Scriptural baptism requires that there must be one who immerses the candidate. The four qualifications listed previously are those of a gospel minister. That ministers are to be ordained in connection with a church is a teaching of the New Testament (Titus 1:5). Paul claimed to have been "ordained a preacher, and an apostle . . . a teacher of the Gentiles" (1 Tim. 2:7). A careful study of Acts 13:1-4 will satisfy the Bible-believer that (1) the Holy Ghost calls men to gospel work: and (2) that when a church ordains such men, giving them authority and sending them out: (3) such men are sent forth by the Holy Ghost. Some may be pleased to do things another way, but this is the Bible way! So then, where there is a gospel preacher, there must have been a church in connection with which he was ordained. But where did the church come from which ordained him? Scriptural churches do not come into existence by "spontaneous combustion"! It must of necessity be that some ordained man sent out by still another previously existing church gathered that church by preaching and baptizing. And so it goes on back to the first church. This must be so if the New Testament way of doing things--the Bible way--is to be followed. There is no foundation in the Bible for "free-lance" baptizing!
If those four New Testament qualifications for administrators of baptism are met, Baptist churches will continue to exist. This method of gospel work has gone on perpetually from one church to another from the days of Christ's apostles. Beginning with that first "Baptist" church which Jesus built and continuing until He comes for His own, God has ordained that it is in this manner that churches come into being.
Today, most Christians have not carefully considered the four requirements for baptism. They have assumed that they have Scriptural baptism, but an assumption will not do! Sound Baptists maintain that for the rite to be Scriptural there must be: (1) A Scriptural candidate--a repentant sinner trusting in Christ alone for salvation: (2) A Scriptural mode --total immersion in water: (3) A Scriptural motive--not to wash away sins,- but to fulfil all righteousness (Matt. 3:15), that is, in obedience and as a picture of the believer's identification with Christ: (4) A Scriptural administrator--one acting with the authority of a previously existing church--one who meets the four requirements of a gospel minister.
That the authority to baptize rests in the (local) church is not in question here. Of course it does. It was His (local) church which Christ commissioned to do the whole of the gospel ministry (Matt. 28:16-20). But the whole congregation does not enter into the water and administer baptism to a candidate. Men appointed, that is, ordained do the actual immersing, upon the authority which has been delegated to the (local) church. (I insert the word local in these sentences lest some reader be mislead into thinking I mean some other kind of church other than a local one.)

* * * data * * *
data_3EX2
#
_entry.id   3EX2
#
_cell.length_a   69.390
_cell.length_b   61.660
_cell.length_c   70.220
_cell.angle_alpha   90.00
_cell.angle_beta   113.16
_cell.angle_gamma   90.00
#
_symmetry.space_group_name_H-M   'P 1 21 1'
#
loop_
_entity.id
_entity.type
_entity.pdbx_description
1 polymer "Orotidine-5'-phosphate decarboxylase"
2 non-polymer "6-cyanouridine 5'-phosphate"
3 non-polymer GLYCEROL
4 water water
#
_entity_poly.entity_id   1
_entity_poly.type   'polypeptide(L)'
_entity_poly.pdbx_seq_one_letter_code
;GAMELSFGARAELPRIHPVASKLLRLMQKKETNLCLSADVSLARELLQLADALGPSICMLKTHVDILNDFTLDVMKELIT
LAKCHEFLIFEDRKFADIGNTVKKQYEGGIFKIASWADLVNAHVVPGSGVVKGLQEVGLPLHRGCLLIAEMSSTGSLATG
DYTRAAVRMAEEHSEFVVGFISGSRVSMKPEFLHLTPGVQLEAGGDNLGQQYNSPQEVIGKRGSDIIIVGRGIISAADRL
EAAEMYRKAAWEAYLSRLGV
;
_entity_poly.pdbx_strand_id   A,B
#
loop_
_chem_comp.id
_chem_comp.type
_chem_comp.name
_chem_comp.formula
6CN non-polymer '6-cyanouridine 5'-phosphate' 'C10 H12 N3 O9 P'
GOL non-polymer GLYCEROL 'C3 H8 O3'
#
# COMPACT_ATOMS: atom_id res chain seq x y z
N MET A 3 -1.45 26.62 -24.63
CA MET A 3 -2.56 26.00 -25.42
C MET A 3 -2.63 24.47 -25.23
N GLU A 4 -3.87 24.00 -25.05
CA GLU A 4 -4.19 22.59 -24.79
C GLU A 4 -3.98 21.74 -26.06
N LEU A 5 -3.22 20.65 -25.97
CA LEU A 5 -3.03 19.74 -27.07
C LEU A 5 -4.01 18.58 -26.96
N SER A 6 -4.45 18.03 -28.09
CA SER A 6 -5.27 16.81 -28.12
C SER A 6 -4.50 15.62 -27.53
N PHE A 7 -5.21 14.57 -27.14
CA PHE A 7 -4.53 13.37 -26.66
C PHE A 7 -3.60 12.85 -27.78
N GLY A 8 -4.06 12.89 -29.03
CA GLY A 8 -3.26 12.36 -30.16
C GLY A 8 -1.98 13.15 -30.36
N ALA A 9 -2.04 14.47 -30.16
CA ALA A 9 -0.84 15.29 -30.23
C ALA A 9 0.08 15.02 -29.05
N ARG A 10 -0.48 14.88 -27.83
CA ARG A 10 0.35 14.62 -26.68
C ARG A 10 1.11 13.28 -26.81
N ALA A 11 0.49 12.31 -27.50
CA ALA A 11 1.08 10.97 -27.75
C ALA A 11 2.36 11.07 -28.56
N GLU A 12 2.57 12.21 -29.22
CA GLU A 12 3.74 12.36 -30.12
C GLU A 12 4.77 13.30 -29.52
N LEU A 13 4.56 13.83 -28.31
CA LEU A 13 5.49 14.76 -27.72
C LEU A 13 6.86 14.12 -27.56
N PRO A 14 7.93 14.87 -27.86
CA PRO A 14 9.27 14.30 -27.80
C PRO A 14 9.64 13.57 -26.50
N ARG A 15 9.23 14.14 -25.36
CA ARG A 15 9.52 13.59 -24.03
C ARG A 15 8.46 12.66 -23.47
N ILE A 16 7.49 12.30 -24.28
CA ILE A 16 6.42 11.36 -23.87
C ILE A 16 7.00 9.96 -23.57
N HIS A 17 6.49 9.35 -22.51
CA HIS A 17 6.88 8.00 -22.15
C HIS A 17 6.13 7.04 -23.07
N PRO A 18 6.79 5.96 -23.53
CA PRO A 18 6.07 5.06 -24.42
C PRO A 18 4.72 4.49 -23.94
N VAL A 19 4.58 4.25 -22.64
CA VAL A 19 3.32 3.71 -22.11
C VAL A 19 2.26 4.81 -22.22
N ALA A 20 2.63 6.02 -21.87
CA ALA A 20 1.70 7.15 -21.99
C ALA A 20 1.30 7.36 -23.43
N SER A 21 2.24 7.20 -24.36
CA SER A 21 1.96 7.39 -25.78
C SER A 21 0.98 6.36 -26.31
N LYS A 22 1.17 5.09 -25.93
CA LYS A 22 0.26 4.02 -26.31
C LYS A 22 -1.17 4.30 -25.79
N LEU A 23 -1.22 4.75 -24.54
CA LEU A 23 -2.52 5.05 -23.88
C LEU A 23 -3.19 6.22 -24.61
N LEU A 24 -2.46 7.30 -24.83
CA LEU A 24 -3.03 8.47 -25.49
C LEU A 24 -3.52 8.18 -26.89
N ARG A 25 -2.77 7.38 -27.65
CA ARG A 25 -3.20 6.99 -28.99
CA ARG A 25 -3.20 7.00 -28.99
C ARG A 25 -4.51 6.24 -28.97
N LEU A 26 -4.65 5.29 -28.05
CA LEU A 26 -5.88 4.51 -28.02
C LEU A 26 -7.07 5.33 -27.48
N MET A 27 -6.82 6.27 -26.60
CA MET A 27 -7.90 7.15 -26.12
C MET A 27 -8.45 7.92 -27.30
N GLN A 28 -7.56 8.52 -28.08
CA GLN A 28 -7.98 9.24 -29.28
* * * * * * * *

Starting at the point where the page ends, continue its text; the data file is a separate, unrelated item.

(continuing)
Protestants are clearly without Scriptural baptism. The founders of the Protestant Reformation were "baptized" as Roman Catholics in order to wash away their sins. This violates the requirement of a Scriptural motive. Their churches "baptize" infants. This violates the requirement of a Scriptural candidate. The historic Protestant churches now accept sprinkling as "baptism." This violates the requirement of a Scriptural mode-- immersion. Their churches, founded as they were by some man, cannot be Scriptural churches of Christ. Their clergy being themselves unbaptized, cannot administer Scriptural baptism to anyone.
If Rome and her Protestant daughters wish to continue with their rituals, they are perfectly at liberty to do so. Baptists have and will continue to defend to the death that liberty. But to maintain that their rites follow the Biblical pattern is false. That is why sound Baptists require the only baptism which follows the New Testament in precept and pattern! Surely those who persist in perpetuating an imitation baptism shall one day give an answer for their deeds. So shall those Baptists who know better, but who remain silent on this important subject.
While we rejoice to know that there are hundreds of sound Baptist churches around the world who insist on Scriptural baptism, humanly speaking, truth is always just one generation from extinction. Christ's churches are the pillar and ground of the truth (1 Tim. 3:15). May God give His churches grace to earnestly contend for the faith which was once delivered unto the saints (Jude 3).